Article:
UN under fire for hypocrisy
In developing United Nations Security Council resolutions for Libya and Côte d’Ivoire this year, council members appeared unanimous in their concern for the civilians of these countries.
That unanimity seemed distant history when council members met to finalise and pass the renewal of the United Nations Mission for the Referendum in Western Sahara (Minurso) mandate on Tuesday this week.
All Security Council members voted for resolution 1979 on deadline day, but this belies a major disagreement. Before the vote African council members Nigeria and South Africa pushed to have Minurso accorded a human rights monitoring mechanism. Their efforts came to naught, prompting grumbling about double standards.
According to New York-based investigative journalist Matthew Lee, when South Africa made this point in closed sessions, France’s permanent representative raised the subject of Zimbabwe to indicate that human rights were not always at the forefront of South Africa’s own foreign policy.
Western Sahara is known to those who recognise its independence as the Sahrawi Arab Democratic Republic (SADR). It has been the subject of six limp-wristed UN resolutions since 2007 and several more going back to 1975, when Spain parcelled the territory out to Mauritania and Morocco, precipitating an armed struggle between Sahrawi liberation movement Polisario Front and the two would-be African colonisers.
Mauritania abandoned its claim in 1979 and Morocco has controlled most of the territory since, although 81 states formally recognise the SADR, including all the African Union members.
Terms of renewal
The UN does not recognise it, however, and each year in April, when the Minurso mandate expires, Security Council members fight over the terms of its renewal. This year the flashpoint was human rights, following an alleged November 2010 attack by Moroccan security forces on a Sahrawi camp outside the city of Laayoune.
The UN Office of the High Commissioner for Human Rights suggested to UN secretary general Ban Ki Moon that “alleged violations of the spectrum of rights — demonstrate the critical need for the establishment of an effective international mechanism for regular, independent, impartial and sustained human rights monitoring and reporting”, and that this could be achieved “by providing for regular human rights reporting through a component within Minurso”.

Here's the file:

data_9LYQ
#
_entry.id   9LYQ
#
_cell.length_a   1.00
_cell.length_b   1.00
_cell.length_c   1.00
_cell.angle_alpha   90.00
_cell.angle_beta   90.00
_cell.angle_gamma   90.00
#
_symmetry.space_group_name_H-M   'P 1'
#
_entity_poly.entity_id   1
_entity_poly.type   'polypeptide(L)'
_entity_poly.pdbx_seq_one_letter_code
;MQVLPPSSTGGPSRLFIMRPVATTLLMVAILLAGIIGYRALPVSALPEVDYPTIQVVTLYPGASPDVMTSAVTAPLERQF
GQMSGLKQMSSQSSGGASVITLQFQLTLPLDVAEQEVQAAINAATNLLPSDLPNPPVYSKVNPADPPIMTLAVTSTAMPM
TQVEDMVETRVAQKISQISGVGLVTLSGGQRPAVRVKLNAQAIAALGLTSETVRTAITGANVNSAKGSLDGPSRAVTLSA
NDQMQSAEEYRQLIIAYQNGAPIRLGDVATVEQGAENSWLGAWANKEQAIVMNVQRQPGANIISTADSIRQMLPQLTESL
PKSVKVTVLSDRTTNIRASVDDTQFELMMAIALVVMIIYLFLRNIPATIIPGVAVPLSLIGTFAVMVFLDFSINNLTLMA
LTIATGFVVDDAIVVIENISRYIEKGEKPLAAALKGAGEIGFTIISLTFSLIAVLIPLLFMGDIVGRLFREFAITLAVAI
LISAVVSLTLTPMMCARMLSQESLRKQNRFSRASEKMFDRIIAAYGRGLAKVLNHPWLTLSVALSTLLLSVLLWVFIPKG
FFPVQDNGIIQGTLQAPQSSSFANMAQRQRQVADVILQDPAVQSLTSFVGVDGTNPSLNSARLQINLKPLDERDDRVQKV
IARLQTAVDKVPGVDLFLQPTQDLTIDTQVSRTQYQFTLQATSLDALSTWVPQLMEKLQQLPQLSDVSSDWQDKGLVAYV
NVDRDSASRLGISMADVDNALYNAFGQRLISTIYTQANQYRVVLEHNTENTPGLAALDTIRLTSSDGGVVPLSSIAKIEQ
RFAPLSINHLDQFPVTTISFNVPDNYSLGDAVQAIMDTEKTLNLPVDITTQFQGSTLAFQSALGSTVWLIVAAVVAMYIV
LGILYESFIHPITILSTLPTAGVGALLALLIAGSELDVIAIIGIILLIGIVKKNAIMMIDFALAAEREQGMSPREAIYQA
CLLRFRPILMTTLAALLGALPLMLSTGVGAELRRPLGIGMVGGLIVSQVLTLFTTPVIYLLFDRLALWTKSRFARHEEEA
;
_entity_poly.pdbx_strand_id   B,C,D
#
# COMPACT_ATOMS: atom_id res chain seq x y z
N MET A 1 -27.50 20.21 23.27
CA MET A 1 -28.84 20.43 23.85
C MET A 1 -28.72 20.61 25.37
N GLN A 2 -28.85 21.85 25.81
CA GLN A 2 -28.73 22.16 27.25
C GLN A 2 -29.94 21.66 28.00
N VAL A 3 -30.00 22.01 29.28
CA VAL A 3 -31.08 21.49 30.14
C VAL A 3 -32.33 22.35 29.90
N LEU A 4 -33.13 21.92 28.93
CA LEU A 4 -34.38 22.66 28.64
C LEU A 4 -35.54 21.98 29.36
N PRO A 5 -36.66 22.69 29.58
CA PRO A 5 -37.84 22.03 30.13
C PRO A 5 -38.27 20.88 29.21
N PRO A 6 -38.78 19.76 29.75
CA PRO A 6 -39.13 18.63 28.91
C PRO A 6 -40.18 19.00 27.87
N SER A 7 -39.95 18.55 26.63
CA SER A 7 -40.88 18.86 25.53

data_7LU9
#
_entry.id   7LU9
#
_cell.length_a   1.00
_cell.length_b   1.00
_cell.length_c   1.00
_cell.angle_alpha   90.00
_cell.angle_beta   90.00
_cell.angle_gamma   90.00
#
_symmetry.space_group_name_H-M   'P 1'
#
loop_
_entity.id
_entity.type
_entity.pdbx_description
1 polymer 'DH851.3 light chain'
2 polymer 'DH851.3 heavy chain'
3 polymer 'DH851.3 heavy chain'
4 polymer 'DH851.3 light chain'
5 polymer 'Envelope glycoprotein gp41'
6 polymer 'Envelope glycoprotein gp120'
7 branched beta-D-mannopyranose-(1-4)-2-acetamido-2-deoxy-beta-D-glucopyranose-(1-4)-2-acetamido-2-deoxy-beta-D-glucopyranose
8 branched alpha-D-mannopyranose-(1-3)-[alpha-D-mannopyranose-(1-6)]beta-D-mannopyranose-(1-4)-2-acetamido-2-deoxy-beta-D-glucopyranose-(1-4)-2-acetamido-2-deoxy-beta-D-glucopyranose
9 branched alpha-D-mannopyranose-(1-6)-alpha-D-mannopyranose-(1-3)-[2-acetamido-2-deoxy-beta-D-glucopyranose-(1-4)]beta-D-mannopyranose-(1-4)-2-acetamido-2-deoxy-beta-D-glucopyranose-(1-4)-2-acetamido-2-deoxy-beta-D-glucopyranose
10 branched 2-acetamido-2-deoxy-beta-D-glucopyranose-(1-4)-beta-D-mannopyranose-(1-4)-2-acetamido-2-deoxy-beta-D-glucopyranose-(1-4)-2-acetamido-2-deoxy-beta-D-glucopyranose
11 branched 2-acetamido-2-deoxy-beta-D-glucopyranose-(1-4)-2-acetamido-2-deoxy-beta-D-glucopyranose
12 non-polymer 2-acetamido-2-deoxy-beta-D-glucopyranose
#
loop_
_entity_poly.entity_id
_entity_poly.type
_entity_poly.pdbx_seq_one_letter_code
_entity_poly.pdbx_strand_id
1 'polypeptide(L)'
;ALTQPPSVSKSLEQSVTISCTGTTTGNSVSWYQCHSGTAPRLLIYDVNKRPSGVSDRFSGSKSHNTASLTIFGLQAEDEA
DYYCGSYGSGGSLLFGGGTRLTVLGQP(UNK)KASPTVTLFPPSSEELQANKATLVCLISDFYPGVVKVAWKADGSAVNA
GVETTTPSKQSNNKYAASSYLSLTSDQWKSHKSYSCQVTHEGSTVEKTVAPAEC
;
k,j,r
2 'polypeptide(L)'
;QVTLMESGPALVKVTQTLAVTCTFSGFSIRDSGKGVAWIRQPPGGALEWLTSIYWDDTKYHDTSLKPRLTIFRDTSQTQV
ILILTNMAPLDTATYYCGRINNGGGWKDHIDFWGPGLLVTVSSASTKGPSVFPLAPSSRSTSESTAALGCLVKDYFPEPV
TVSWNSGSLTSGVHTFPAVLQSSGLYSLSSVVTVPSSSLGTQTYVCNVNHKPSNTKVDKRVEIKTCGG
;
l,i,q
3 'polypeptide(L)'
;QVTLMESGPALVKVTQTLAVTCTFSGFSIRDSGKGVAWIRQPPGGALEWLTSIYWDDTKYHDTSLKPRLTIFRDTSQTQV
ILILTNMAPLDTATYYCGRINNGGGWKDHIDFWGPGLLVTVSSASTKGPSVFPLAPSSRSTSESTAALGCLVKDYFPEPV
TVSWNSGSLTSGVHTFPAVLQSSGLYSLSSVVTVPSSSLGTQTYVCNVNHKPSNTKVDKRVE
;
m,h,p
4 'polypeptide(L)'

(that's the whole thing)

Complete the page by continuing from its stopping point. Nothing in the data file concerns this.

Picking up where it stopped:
The submission, leaked to non-profit organisation Inner City Press, appeared almost verbatim in a leaked draft of the UN secretary general’s report on Western Sahara, with the final sentence changed to: “I welcome the commitment of Morocco to allow unimpeded access to special rapporteurs of the Human Rights Council.”
When it became clear that the muting of the report was the result of Moroccan and French lobbying Baso Sangqu, South Africa’s ambassador to the UN Security Council, took to the media to express his disapproval. “Minurso is the only UN mission that does not have a human rights monitoring mechanism,” he said. “We were very disappointed that the secretary general could not make this clear recommendation [for a human rights monitoring mechanism] in the report.”
The anger of Polisario and its supporters mounted on April 18, when the “group of friends” (of Western Sahara) convened a meeting of their ambassadors to draft a resolution based on the secretary general’s findings.
“The group of friends was established before we came to the Security Council in 2007 and includes the United Kingdom, the United States, France, Russia and Spain,” said Sangqu. “There isn’t a single African country. I’m not sure if Western Sahara has any say in who its friends should be. This is exactly why the UN and the Security Council needs urgent reform,” he said.
The “friends’” draft resolution praised the Moroccan government for establishing a National Council for Human Rights in Morocco and agreeing to allow special UN rapporteurs to enter all areas of the Western Sahara.
Objected Sangqu: “We welcome the advances in human rights monitoring made by Morocco for Morocco, but these do not apply to the occupied territories. The SADR is a sovereign territory as far as we are concerned, which lies outside Morocco’s jurisdiction. The resolution — implies that Morocco has sovereignty over this territory.”
The spokesperson for the French mission, Stephane Crouzat, said: “France has encouraged Morocco to engage on the issue of human rights throughout this process. France welcomes the significant steps taken by Morocco in this respect. “This is reflected in the resolution which addresses the issue of human rights. What Morocco needs is encouragement from the international community to carry out these reforms.”
This article was supported by a grant from the Open Society Foundation. All views are those of the author and the Mail & Guardian